The first step in proper care and maintenance is the initial setup. Proper height alignment and connections are crucial to the performance and life of a tow bar and baseplate. The tow bar can be no more than 4 inches higher on the motor home side and never lower on the RV than the towed vehicle. If an extension is added for say a bike rack, it is even more imperative the tow bar not be at a severe angle. It’s all geometry and physics; the farther back you move the pivot point of the tow bar from the rear axle of the coach, the more vertical movement you get and more leverage is applied to the receiver hitch, tow bar and baseplate.
It is very important to run the safety and electrical cables under the tow bar. Crossing the safety cables underneath the towbar is the recommended method as should the towbar become disconnected, the crossed cables will keep the vehicle straight in addition to catching the towbar rather than allowing it to drop and drag on the ground.
Pins are probably one of the easiest items to inspect. Visually inspect that the pins attaching the tow bar to the baseplate are in good condition. Pull them out and feel the surface to insure they are not wearing. Check the operation of the retainer pins that hold the main pin in place; make sure they still have a good strong resistance when you snap them in place to secure them. Don’t forget to check the 5/8” pin that holds the tow bar to the motorhome receiver hitch as well. Replacement parts are inexpensive and I recommend replacing any pins that appear worn with genuine factory replacement parts.
Cleanliness is another important part of maintaining a tow bar. When driving down the road, a tow bar attracts a lot of dirt and road grime. It seems harmless enough, but if it works into the tow bar it can cause premature wear. It is very common for someone to accumulate large amounts of road grime on their tow bar when they use a lubricant, such as WD-40, on the outside of the tow bar. Some customers think that their tow bar is too stiff for them to use and end up spraying down the joints and legs with a spray lube or grease. In most cases, doing this causes much more harm than good. The lubricant will leave a residue which acts like glue when driving down the road and you will end up picking up more grime than if the tow bar had just been left dry. If lubrication of the bar is necessary, it is always best to use dry silicone spray and nothing petroleum based. It is also good idea, when the RV owner washes their motor home, to also wash or spray off the tow bar.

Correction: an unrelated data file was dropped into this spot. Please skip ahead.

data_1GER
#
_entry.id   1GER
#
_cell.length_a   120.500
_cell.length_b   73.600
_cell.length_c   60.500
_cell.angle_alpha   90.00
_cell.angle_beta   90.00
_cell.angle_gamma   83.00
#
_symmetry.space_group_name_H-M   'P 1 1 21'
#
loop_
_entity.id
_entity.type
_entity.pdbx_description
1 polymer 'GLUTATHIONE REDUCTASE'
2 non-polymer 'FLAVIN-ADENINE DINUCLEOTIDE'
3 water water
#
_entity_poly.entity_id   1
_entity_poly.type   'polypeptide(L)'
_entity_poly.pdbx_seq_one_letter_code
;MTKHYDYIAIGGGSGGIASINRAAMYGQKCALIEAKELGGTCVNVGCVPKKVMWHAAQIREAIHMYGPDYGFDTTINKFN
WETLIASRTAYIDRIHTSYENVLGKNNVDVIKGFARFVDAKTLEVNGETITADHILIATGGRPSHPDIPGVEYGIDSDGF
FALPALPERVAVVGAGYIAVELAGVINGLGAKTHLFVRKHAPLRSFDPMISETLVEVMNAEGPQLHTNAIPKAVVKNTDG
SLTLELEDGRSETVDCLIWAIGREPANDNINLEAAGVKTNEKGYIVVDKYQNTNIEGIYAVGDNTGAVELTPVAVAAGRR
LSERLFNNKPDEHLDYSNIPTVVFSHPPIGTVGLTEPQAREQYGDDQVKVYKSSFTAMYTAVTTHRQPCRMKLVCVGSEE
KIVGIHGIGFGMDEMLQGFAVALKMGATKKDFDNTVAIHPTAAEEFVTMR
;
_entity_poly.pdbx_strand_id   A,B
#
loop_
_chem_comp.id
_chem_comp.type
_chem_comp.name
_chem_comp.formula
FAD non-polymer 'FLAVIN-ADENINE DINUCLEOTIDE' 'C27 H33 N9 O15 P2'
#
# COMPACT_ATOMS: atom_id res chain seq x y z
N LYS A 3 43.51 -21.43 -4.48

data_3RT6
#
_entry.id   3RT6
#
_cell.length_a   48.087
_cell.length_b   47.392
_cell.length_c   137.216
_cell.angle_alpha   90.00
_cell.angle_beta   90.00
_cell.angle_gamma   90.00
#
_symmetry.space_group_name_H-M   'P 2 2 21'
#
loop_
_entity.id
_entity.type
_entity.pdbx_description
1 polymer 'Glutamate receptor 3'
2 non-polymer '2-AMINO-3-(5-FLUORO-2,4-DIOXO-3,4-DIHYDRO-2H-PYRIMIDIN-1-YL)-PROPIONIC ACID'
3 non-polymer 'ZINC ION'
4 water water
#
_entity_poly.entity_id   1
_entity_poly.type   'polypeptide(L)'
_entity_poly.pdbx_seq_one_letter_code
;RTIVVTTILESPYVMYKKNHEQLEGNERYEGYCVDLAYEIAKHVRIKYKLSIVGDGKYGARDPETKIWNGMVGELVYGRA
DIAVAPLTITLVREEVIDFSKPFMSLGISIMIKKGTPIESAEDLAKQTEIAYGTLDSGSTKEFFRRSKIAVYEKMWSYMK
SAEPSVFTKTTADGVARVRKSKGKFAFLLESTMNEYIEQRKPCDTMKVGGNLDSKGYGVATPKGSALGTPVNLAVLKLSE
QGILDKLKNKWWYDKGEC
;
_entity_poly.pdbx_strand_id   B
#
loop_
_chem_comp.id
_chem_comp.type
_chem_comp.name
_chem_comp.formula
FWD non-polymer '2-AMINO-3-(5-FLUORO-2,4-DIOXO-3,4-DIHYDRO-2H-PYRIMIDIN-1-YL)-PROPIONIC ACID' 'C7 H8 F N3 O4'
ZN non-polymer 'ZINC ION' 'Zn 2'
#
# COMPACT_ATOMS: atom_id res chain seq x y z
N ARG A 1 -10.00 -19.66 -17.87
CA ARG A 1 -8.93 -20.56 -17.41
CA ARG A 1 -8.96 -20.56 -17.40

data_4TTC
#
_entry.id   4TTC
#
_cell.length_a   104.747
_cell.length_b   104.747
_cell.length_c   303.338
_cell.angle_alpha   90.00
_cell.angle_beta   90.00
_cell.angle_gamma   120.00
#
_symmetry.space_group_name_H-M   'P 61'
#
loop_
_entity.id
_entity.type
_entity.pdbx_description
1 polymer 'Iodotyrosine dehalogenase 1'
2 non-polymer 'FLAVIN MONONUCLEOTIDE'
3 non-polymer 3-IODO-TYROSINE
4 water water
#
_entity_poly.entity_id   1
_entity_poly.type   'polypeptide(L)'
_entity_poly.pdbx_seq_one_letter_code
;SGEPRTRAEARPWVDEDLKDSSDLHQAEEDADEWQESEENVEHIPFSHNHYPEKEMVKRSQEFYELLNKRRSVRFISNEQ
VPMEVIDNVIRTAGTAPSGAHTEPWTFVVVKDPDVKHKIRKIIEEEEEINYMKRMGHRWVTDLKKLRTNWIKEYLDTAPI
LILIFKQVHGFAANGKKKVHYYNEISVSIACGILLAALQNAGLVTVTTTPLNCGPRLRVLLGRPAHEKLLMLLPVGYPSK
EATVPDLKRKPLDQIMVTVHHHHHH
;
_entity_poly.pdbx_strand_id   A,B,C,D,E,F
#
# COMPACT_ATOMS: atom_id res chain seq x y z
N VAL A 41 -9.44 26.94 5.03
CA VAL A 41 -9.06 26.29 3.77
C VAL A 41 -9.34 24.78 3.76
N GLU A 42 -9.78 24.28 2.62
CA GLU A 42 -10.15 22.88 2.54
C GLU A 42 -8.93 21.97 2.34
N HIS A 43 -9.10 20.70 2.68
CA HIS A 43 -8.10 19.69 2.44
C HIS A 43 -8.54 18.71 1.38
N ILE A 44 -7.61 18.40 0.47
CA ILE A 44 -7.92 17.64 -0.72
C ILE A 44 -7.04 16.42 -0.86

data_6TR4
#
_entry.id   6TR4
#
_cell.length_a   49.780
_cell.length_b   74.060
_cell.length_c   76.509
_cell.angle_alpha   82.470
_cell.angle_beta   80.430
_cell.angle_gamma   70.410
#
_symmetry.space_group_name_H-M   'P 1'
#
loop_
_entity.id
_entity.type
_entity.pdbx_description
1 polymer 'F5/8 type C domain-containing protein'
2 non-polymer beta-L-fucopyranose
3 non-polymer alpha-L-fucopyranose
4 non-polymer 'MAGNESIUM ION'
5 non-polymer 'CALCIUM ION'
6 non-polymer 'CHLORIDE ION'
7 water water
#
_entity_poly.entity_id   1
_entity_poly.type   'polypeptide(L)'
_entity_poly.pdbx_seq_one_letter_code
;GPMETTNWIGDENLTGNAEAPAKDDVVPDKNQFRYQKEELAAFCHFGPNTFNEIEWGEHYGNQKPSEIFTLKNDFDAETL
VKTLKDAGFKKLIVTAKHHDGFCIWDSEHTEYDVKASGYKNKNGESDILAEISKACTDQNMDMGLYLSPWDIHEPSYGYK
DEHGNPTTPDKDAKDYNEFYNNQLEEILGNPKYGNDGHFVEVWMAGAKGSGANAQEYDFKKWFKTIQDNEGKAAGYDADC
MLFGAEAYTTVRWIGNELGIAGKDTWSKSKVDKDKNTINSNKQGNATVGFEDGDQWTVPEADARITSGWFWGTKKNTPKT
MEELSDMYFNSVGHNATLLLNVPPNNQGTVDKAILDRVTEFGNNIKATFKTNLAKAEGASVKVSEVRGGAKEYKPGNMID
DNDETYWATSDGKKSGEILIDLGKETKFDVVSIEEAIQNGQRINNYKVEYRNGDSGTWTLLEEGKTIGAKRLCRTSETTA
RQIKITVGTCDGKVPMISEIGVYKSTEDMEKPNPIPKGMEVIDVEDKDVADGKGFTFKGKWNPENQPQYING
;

Check to insure the legs of collapsible tow bars latch properly and adjust them according to the instructions provided with the unit from the manufacturer. The two biggest contributors to premature wear on tow bar parts are loose bolts, which allow excessive movement between mating parts, and miss-adjusted leg latches, which allow too much for/aft movement while towing.
Some tow bars are equipped with a rubber boot, which protects the inside legs from dirt and water. If a tow bar is “sticky” or the legs do not slide in and out easily follow these simple steps: Remove the small cable ties holding the rubber boots on the legs and slide the boots back. Wipe clean each inside leg and apply a light coat of multipurpose grease to insure smooth operation. Secure each boot back in place with an 8-inch nylon cable tie.
Tow bars with exposed legs require more attention. Since they are not protected, dirt and road grime can get into the latches and actually cause them not to latch properly. Insure you regularly clean these legs to maintain proper function.
Towing a vehicle 4-wheels down is the ultimate way to bring auxiliary transportation with you. Adding towbar maintenance to your regular RV maintenance schedule will insure you get the most use and life out of your towbar.